Caxton's typography and the mystique that grew up around it appear to me to be integral to the establishment of an institutional framework for New Zealand literature, and, consequently, a reading of the bibliographic codes can tell us much about the ideology informing Curnow's writing. For example, the calculated format of Poetry and Language betrays Curnow's disingenuous assessment of the text as simply some offhand 'observations on poetry and language' (Poetry, p. 3). (Similarly, a later article in Book was entitled 'A Job for Poetry: Notes on an Impulse' [my italics].) It is precisely because Curnow appears to be less insistent on some larger symbolic order in Poetry and Language, of allotting the 'New Zealand scene some place in the larger current of history and time' (as he wrote in 'A Job for Poetry') that this seminal work offers such rich insights into the institution of New Zealand literature.

By virtue of language, Curnow explained, 'human experience may be fixed in a material form' (Poetry, p. 6), but it was this generations command of the means to fix their own activities in time that gave them such a dominant position in New Zealand's developing literary canon. The colophon on the last page of Poetry and Language served this function by providing precise details of the book's production, affirming Jerome McGann's assertion that '[t]o the interpreter, texts often appear as the images of time; to the maker of texts, however, they are the very events of time and history itself' (Textual, p. 186). Curnow's and Caxton's success lay in establishing a locally based cultural forum that, in appearance, differed little from what was available in England.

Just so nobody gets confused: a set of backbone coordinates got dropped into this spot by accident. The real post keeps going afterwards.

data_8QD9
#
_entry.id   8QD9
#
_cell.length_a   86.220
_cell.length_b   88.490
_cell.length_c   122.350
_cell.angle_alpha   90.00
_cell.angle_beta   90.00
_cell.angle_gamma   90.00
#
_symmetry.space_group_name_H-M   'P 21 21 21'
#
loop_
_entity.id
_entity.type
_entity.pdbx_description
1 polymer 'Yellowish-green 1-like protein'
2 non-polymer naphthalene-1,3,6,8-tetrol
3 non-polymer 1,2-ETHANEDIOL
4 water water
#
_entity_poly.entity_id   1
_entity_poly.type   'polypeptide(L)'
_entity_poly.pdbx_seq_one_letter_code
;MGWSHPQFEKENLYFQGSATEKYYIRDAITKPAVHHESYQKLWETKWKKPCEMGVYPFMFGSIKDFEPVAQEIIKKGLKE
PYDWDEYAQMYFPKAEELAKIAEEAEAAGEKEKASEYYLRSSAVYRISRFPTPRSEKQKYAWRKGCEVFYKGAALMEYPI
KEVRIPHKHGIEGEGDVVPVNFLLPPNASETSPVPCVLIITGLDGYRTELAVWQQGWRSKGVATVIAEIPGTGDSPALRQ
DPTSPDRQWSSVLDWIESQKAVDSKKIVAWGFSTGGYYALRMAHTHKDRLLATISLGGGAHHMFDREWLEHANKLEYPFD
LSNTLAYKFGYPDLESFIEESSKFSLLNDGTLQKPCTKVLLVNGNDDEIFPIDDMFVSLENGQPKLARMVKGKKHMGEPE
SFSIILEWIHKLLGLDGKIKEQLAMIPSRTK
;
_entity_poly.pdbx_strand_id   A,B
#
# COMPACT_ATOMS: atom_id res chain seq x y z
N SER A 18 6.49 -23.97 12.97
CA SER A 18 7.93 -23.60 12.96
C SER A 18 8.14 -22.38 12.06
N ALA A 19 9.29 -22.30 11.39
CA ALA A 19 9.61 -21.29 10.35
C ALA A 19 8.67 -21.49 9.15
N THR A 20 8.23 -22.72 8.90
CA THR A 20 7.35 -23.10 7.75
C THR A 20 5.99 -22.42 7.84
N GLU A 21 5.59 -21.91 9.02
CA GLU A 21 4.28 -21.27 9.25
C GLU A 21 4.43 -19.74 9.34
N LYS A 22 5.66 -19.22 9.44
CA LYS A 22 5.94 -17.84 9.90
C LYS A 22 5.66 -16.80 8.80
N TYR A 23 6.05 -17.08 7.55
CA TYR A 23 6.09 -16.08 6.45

Curnow specifically acknowledged a debt to the Caxton Press, which, he said, 'created an audience for verse which formerly might have found none in New Zealand. Some verse they actually called into being because they were at hand to print it'. (13) Whereas before the establishment of a reliable local infrastructure literature in this country was represented by a small but diverse cross-section of literary endeavours, the Caxton Press pitched its authors as literary pioneers, striking out to claim the nationalist high ground. In this attitude they were the epitome of the modernist myth of the avant-garde, as formulated by the European, but primarily English, models from which they derived their inspiration and their authority. This was a nationalist movement grounded here only by virtue of the heavy cast iron presses that resided at Caxton's Victoria Street premises.